I in the Liminal: Verging in The Dyzgraphxst

now even with a percussed tongue

I can put the world back together

with the twisted timbres of a ship.

—Canisia Lubrin, The Dyzgraphxst


The multiple “I” in Canisia Lubrin’s The Dyzgraphxst distorts the environment that I, as a reader and visitor, am brought into. Often I am not certain where the speakers are taking me, if what is real is truly real, or if what is real is a dream. Yet the three lines above sum up for me the kind of environment that Lubrin attempts to build and reimagine in this stunning book: it is neither place nor country, but space that exists in liminality.


In a current project,1 I define the liminal environment as one in which individuals exist among overlapping movements that require, or invite, a renegotiation of their cultural identities and expressions.2 The liminal environment can be a space to make sense of a new world, or a moment of transition into a process of building a new world. The world that Lubrin reconstructs in The Dyzgraphxst is not only imaginative but also ambitious in scale: it pauses, breathes, listens without compromising the movements of the poem’s personas. It is obviously not the world we are currently living in. Instead it is an active counter-narration of the world we inhabit, where ghosts of deep space-time come to haunt and are welcomed with open arms. What I find most compelling about The Dyzgraphxst is the portion in Act III (“Ain’t I Épistémè?”) that juxtaposes “dream and return” (49), as if in a chiastic conversation about the image and the reality that is right in front of the speaker. These juxtapositions somewhat correspond to a pause in the chaos of the multiple personas, with each rendition of a “dream and return” constituting a new space:


but what for & for whose sake do I feel

only anger, sweet jolts, disappointment

gone from me and hope ran cold—say

nothing of art, nothing of the variable logs

again, here: I have this problem with dream (Lubrin 63)


The phrase “I have this problem with dream” repeats and resonates throughout this part of Act III. Through a language that resists the colonial and imperial tongue, the speaker processes all that negates the self and the identity that bubbles up from beneath the surface. Both the “dream” and the “return” have a problem with dream. What this problem is becomes clear (or not) through the verses: it is fear, hope, denial; it is oppression, anger, disappointment; it is losing land, leaving land, and finding new land but not being accepted by the land. It is the self facing the inevitability of a volatile world. It is a space where dreams from the “impossible citizens of the ill world” (v) are unwelcomed, discarded. I think the dizzying conversations in this section force me as the reader into a kind of dysgraphia: I am not entirely sure I am supposed to know what is going on. I accept this, however; I am okay with it. The Dyzgraphxst is not an invitation; it is the opportunity for me, us, to be silent and listen. It is an opportunity to accept the perplexity offered in front of me.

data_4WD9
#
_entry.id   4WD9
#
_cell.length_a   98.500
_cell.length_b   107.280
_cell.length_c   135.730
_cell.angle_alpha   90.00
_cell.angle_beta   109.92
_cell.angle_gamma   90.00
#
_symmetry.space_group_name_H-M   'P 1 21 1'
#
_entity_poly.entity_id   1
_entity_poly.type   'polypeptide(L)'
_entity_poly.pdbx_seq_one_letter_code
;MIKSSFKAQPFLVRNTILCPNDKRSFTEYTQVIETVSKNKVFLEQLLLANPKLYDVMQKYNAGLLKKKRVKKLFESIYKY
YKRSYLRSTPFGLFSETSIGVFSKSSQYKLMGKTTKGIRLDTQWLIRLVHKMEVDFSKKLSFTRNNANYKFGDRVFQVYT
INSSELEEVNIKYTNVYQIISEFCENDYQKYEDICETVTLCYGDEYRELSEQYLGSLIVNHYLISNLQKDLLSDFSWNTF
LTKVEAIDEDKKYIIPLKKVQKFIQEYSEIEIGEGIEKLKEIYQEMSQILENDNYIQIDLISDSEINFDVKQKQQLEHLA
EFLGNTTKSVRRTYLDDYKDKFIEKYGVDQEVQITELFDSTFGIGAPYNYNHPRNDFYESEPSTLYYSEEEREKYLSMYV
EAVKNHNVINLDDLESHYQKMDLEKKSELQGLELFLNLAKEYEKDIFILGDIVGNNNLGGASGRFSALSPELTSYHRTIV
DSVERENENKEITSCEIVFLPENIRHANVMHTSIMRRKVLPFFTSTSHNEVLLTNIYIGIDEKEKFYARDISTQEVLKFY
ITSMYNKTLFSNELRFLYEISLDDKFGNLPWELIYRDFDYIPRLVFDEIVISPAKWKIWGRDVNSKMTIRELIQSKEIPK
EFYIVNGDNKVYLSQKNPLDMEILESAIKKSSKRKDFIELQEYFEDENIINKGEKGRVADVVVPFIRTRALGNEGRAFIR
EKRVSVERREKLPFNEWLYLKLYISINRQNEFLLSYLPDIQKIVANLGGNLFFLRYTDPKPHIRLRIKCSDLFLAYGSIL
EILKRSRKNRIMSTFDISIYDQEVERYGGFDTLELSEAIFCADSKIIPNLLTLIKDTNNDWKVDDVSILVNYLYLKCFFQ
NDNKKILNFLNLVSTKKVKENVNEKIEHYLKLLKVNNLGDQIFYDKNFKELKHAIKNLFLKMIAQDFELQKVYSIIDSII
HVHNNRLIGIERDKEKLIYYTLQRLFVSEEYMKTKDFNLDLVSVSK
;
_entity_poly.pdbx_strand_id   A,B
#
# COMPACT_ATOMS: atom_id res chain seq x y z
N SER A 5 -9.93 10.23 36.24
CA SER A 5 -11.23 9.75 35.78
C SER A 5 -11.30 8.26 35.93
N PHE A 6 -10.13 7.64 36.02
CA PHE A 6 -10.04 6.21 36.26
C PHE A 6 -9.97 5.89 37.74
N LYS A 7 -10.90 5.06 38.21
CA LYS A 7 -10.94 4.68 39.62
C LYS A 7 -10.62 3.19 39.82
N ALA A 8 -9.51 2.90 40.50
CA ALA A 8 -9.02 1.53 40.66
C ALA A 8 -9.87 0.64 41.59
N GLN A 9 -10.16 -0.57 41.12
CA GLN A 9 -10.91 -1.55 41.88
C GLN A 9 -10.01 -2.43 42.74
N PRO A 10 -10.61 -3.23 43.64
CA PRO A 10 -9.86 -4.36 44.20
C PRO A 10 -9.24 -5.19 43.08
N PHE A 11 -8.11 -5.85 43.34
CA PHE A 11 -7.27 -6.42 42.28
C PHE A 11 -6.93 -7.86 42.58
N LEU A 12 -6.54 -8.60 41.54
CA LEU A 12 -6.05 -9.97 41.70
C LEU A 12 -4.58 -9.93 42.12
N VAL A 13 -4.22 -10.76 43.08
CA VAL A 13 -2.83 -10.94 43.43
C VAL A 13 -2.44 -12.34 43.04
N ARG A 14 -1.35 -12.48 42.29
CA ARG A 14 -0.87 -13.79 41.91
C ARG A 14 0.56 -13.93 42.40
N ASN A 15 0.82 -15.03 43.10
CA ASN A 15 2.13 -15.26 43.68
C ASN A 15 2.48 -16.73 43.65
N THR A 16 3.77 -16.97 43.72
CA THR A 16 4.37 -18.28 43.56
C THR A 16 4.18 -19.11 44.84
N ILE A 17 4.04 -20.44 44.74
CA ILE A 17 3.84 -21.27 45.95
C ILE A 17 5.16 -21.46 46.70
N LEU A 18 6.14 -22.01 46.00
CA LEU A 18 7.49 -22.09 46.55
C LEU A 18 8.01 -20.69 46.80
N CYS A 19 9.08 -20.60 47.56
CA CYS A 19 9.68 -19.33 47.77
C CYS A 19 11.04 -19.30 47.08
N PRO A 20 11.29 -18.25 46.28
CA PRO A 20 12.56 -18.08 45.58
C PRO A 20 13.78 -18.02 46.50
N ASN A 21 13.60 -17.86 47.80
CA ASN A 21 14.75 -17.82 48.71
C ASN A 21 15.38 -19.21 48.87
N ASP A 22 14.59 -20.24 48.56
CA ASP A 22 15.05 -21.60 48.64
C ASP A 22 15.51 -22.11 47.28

When I talk about the liminal environment, I also think about “verging,” a word I borrow from René Dietrich. It is a phenomenon that individuals experience when they are in perpetual awareness of instability and ambivalence (Dietrich 463). In verging, the world at large is realized through reversals, opposites, and inversions (Thomassen 104). If one is able to pause in the liminal environment, the transition into a new space—a new world, a new beginning—may not ever be completed. Some are paralyzed by the enormity of this “rite of passage” and are perpetually in between, constantly verging and neither here nor there. They are frozen in time.


The verging that happens in The Dyzgraphxst is momentary but powerful. The multiple personas come together to make sense of the liminal environment and the environments they will be transitioning into. There is no future if there is no past, and there is no future if all pasts are unaccounted for. Maybe that is the problem with dream; maybe that is the key to the process of self-reflexivity, embodied in the liminal environment, so that one can transition and move away from verging. Luckily, the personas in The Dyzgraphxst are not trapped in liminality as they narrate their bodies, identities, memories, and futures. The idea of verging ends, I believe, when “I” declares, “[A] city is time for me, so I cut the road / I exit that spastic age, pamphletless / that decade, I reject” (158). The last few verses of the book open up possibilities of creating an identity outside of place, language, gender, race, and the liminal environment. This identity involves an acceptance of movement away from verging: “wondering what we might have become were we not so alive” (164). The self moves on but does not leave everything behind. One is often tempted to stay within the liminal environment, to continue verging and resist the transition.